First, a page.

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Paper Mario: The Thousand Year Door review: a worthy new version of a must-play classic

Paper Mario: The Thousand Year Door is a richly-deserved, lovingly-crafted redo of a classic.

Remaking a classic is always tricky. Video game development is like alchemy; that anyone happens upon the exact right combination of elements to make a true classic title is practically a miracle. Even saying that is a slight disservice, though - as the process is undoubtedly less scientific than that. All this is to say: it’s very easy to upset the cart ever so slightly with a remake or even remaster, and bam - just like that, it’s a classic no more.

But when the process works, it’s a joy. Twenty years on from its GameCube release, Paper Mario: THe Thousand Year Door is back - and it’s as brilliant as it ever was. That makes it one of Mario’s best spin-off outings, by the way.

The Thousand Year Door stands apart from the Paper Mario titles since with a simple, vital fact: it is a role-playing game. A proper one. That to me is the template that the Paper Mario series should follow, especially given its status as a de-facto follow-up to Super Mario RPG, which also enjoyed a Nintendo Switch remake.

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Back when I covered that title, I described Mario RPG as something like baby’s first RPG - an ideal introduction to the ins-and-outs of the genre for those less familiar. You can see how that game would be a gateway drug that leads to Final Fantasy and the like - but The Thousand Year Door stands rather separately. It has its own vibe; a little surreal, a little snarky, relentlessly funny, and often darker and more profound than its paper cut-out characters might first suggest.

Across somewhere a little over thirty hours or so, Mario is shoved from pillar to post as he’s injected into various scenarios with a unique flavor. Equally unique companions join Mario on the adventure. 20 years ago, The Thousand Year Door felt like one of the key games that to me seemed to open up the breadth of the Mario universe significantly wider - and though the series is now more broadly embracing of this than ever, it’s still one of the best examples of letting lesser characters and newcomers shine, diverting attention away from many of the series’ core characters. In many ways, Mario RPG’s Geno walked so the likes of Goombella and Vivian could run.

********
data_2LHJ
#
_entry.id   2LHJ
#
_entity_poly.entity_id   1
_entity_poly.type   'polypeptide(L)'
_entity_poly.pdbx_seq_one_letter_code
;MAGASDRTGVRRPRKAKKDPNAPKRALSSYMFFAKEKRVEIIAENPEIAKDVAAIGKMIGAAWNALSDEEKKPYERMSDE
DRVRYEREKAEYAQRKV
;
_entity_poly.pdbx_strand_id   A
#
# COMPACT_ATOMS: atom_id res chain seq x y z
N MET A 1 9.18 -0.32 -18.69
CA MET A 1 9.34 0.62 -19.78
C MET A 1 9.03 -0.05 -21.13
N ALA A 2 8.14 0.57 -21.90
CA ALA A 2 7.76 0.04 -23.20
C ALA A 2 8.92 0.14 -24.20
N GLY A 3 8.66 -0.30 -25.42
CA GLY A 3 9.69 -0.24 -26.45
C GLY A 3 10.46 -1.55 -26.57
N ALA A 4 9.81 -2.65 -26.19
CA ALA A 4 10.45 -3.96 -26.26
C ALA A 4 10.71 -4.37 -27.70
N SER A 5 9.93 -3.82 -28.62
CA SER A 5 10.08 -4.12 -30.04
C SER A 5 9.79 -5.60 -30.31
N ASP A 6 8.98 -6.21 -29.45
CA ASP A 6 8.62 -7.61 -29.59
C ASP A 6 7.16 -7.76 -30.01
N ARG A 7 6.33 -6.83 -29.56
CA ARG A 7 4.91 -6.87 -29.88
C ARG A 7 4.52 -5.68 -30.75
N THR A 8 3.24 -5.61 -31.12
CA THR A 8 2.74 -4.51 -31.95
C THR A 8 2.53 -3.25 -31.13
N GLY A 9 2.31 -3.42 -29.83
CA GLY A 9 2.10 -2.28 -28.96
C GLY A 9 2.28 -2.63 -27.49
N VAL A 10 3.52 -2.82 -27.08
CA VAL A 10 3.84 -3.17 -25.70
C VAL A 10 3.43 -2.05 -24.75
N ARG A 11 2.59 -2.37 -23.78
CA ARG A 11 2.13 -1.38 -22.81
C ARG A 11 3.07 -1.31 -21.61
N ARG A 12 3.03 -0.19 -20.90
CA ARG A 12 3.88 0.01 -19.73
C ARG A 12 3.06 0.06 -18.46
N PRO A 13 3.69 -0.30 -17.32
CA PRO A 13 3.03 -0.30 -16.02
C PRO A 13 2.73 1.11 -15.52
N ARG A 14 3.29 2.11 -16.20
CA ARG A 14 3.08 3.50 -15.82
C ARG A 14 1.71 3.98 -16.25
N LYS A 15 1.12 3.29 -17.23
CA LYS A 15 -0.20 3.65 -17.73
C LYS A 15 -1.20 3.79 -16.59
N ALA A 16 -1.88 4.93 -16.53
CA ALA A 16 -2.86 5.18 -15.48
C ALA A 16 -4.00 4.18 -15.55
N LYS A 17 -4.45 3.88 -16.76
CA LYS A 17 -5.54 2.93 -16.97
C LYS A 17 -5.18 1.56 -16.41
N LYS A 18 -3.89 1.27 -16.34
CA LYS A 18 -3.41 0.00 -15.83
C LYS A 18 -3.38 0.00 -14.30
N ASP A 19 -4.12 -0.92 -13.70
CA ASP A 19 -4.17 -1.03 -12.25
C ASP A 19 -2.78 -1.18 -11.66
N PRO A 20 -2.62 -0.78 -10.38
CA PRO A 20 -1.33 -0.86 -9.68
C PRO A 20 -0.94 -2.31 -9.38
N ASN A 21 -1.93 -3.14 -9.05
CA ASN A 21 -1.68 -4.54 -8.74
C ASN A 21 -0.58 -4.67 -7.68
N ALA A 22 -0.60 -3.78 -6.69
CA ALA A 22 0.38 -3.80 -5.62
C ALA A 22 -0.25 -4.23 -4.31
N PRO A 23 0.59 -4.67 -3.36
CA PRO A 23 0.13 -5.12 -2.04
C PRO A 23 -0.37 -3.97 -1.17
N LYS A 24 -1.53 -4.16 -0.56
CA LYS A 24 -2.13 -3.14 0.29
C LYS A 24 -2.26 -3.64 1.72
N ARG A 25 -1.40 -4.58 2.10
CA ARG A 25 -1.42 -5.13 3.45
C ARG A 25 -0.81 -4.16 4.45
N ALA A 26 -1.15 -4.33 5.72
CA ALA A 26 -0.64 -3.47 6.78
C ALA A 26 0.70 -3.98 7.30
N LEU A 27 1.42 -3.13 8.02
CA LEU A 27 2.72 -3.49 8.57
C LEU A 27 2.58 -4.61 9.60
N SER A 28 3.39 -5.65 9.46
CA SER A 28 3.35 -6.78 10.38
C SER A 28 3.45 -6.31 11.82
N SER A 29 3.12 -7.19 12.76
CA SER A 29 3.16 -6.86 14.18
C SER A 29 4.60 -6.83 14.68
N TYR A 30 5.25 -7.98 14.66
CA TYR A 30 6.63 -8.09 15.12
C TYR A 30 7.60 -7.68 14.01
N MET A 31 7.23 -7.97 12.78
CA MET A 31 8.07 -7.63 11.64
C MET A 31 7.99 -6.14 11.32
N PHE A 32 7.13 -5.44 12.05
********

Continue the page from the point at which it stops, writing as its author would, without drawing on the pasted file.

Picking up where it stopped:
Paper Mario: The Thousand Year Door
Image credit: Nintendo

A lot of this should be relatively familiar to newer Paper Mario fans, as these are elements of the series that remained intact over the years. Nevertheless, it’ll doubtless be fun for newer fans to see where many of those concepts began. But that isn’t what makes this game a classic, really: it’s the fact that the charming and humorous narrative is combined with actually engaging, decent RPG gameplay with a surprising amount of tactical scope.

This isn’t an RPG that reinvents the wheel or over-complicates things. At its core it is a deeply traditional turn-based battler with nary a gimmick in sight. Nintendo loves a new gimmick for a new game - you only need to look at the past two decades of Paper Mario follow ups to see that - and it’s refreshing to return to a game that just revels in its core genre mechanics and exploits them to the maximum without the rattling of keys that the insertion of some new, half-baked new-for-sequel mechanic represents.

Basically, the game is still excellent. As a visual do-over, this is the good sort: by which I mean that it broadly looks the way that those elderly enough to play the original will remember it looking, but if you put them side-by-side you’ll pretty quickly realize that it’s significantly changed and improved. The vibe is accurate, however, and the game enjoys a look that can happily truck with its more modern peers.

Paper Mario: The Thousand Year Door
Image credit: Nintendo

Nintendo has a bit of a habit of rebalancing games and making them overly easy, though compared to Mario RPG The Thousand Year Door manages quite well. I think the difficulty is on par with what I remember from the original, which does include some overpowered abilities and badges. But some lessening is actually welcomed, as some of the more tedious bumps in the road have been gingerly smoothed out. Lots of annoying backtracking has been eased with shortcuts and minor adjustments or additions; it brings to mind the changes made to the tedious Triforce Hunt in the WiiU version of The Wind Waker.

Like I said earlier, remaking a classic is tricky. It’s risky. But The Thousand Year Door’s Switch outing is full of smart changes and details that generally enhance what was great in 2004 rather than risk upsetting it. My favorite detail, in particular, is a musical change. The remastered soundtrack is faithful, but smart. Where the first game used the same base battle theme for the whole game, here there’s a different version for each unique area, injecting a glorious bit of variation. If that doesn’t take your fancy, though, you can flick back to the original score in the menus - again, smart.

That’s the word, right? A smart choice of game to remake - it deserves it. Smartly designed, smartly pitched - arguably smartly-placed, dropped here, towards the end of the Switch’s lifespan, a victory lap for a classic from generations past. Paper Mario: The Thousand Year Door is a richly-deserved, lovingly-crafted redo of a classic. It takes one of Mario’s finest spin-offs and does just enough to refresh it while retaining everything that made it beloved in the first place. I only hope this leads to more Paper Mario games in this vein.

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